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Hungarian charities fear proposed law aims to 'discredit' them

LONDON (Thomson Reuters Foundation) - Hungarian charities on Thursday criticised a draft law that would require them to declare foreign funding, saying it would clamp down on freedom of speech and undermine their work with migrants and other vulnerable groups.

Hungarian Prime Minister Viktor Orban casts his vote on a bill tightening regulations on foreign universities operating in Hungary, effectively pushing out of the country Central European University, a school founded by U.S. billionaire philanthropist George Soros, in Budapest, Hungary, April 4, 2017. REUTERS/Laszlo Balogh

On Wednesday, Prime Minister Viktor Orban’s Fidesz party said it would present a bill to parliament this week requiring non-governmental organisations (NGOs) with a yearly foreign income of 7.2 million forints ($25,000) to register with authorities.

The bill said “foreign interest groups” could use their funding of local NGOs to “pursue their own interests” in Hungary, threatening the country’s political and economic interests.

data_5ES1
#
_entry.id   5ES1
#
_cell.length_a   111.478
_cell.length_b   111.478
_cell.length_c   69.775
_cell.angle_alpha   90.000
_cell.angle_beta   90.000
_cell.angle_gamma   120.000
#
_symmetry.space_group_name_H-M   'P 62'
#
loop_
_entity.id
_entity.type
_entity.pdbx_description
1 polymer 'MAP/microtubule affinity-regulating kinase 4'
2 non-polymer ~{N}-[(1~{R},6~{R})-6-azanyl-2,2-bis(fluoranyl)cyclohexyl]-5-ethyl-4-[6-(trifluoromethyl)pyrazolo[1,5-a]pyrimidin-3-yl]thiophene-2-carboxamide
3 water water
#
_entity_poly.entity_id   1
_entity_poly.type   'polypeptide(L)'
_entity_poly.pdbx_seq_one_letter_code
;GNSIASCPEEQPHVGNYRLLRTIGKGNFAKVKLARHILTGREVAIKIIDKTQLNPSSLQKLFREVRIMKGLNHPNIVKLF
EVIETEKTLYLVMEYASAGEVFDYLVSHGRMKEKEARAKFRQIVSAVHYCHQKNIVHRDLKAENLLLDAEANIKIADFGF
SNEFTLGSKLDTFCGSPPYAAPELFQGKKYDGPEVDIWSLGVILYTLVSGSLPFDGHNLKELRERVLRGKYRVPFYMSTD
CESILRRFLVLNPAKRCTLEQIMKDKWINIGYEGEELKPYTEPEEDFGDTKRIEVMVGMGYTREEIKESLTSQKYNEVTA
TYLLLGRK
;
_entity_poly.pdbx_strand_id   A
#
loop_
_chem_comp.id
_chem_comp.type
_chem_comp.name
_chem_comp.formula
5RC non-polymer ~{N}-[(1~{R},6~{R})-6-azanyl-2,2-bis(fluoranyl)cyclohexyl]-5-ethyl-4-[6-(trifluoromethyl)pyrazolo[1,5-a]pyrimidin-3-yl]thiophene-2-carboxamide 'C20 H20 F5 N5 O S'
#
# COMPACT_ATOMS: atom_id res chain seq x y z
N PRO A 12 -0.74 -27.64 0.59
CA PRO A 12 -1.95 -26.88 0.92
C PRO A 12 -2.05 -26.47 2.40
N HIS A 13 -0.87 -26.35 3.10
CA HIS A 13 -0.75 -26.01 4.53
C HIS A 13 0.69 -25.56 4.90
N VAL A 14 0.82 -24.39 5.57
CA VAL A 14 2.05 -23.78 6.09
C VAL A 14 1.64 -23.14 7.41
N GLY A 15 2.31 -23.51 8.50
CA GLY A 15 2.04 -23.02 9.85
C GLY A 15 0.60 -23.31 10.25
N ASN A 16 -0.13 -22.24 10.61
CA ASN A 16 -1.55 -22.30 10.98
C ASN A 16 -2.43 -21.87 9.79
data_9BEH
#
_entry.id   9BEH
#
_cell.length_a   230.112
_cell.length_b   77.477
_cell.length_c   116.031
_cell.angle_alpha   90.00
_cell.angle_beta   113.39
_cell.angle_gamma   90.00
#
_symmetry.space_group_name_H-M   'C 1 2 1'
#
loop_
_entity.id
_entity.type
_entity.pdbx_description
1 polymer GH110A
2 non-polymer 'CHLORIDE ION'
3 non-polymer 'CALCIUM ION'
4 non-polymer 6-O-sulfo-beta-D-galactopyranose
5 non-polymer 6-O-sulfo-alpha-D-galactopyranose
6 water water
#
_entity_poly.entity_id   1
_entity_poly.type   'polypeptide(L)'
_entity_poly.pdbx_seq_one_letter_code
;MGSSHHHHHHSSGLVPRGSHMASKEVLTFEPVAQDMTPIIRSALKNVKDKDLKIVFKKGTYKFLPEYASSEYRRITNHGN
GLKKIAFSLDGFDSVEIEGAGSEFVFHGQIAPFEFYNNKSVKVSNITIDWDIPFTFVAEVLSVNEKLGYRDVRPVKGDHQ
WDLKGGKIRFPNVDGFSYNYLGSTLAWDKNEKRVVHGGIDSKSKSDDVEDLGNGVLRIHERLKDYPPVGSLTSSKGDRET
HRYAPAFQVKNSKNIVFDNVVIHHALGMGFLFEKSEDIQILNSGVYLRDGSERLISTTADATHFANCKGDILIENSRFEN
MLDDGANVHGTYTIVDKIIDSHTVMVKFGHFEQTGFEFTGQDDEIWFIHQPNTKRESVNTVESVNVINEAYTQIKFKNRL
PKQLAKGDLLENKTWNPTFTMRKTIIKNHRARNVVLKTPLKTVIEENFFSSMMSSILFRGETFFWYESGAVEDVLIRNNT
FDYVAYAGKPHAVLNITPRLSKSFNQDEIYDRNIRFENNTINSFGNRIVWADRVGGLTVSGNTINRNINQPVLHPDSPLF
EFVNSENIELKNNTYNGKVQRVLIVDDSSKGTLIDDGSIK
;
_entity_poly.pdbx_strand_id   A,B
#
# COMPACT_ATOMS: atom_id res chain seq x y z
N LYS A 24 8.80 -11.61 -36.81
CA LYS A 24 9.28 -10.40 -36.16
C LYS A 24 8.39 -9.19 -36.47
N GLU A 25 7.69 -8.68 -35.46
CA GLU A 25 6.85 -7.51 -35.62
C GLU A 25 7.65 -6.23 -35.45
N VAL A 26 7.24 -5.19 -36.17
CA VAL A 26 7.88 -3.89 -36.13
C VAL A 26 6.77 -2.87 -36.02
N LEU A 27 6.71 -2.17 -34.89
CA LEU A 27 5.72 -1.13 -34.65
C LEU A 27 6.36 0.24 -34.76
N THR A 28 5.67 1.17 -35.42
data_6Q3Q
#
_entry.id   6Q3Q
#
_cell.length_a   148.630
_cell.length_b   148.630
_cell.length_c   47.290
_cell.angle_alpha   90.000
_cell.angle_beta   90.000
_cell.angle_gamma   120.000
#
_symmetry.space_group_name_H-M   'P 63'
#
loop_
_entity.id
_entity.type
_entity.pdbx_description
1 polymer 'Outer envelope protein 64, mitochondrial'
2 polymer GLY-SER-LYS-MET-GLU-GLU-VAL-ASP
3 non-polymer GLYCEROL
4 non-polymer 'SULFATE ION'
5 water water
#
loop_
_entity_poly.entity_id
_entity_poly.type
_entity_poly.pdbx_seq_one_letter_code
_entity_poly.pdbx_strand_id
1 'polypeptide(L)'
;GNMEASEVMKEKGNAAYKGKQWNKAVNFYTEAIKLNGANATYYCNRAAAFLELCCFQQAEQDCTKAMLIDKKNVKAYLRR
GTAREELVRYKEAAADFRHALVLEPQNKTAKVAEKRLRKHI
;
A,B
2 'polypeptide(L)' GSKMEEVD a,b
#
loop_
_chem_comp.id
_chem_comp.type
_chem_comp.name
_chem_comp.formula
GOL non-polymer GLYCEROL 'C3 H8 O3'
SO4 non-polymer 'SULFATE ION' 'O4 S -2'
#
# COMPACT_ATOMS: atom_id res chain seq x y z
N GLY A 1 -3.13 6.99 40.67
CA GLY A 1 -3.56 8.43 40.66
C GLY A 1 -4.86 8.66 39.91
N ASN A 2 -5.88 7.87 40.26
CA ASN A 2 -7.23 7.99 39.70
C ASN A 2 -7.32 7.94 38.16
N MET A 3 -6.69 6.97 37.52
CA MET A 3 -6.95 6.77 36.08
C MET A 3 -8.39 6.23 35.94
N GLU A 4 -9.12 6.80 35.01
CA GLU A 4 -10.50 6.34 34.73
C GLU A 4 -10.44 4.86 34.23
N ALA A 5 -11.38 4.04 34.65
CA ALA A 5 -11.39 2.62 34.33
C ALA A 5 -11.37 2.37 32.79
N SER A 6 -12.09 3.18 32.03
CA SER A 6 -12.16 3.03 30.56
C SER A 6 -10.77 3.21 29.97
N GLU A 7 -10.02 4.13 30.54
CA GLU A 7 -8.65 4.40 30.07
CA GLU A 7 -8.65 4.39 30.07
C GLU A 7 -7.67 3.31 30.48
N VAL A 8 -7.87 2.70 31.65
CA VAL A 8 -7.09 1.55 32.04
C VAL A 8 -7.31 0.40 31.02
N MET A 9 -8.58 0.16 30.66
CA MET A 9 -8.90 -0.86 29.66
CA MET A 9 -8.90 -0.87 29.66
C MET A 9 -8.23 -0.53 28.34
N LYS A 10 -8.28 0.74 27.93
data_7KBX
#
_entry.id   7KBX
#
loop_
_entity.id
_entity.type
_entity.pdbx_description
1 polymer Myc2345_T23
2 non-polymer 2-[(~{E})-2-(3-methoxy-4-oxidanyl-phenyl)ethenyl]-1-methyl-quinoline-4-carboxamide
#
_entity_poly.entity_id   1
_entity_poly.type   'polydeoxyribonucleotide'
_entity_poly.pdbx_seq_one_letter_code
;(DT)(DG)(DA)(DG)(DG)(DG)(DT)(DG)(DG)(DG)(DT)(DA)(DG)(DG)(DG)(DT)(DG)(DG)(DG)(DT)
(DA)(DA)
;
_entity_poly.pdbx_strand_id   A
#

“This is an attempt to discredit NGOs in the eyes of the public,” said Anikó Bakonyi, project manager at human rights watchdog, the Hungarian Helsinki Committee.

The Fidesz party announcement came a day after parliament approved a law that could force out a university founded by Hungarian-born financier George Soros, despite protests against the move and condemnation abroad.

Orban, a critic of liberal civil organisations which receive grants from Soros’ Open Society Foundation, said last week the Central European University had violated regulations in awarding diplomas, an allegation the college rejects.

European lawmakers have demanded disciplinary action against Hungary over the crackdown on foreign universities, the latest step by Orban to subdue independent institutions - including the judiciary, central bank, NGOs and media.

Goran Buldioski, the Hungarian-based director of the Soros-funded Open Society Initiative for Europe, said he expected small civil society organisations would suffer the most.

“This is a long term policy the government have taken for a while in order to eradicate all voices that speak freely,” he told the Thomson Reuters Foundation.

“We find it totally unnecessary, stigmatising and discriminatory.”

($1 = 291.2400 forints)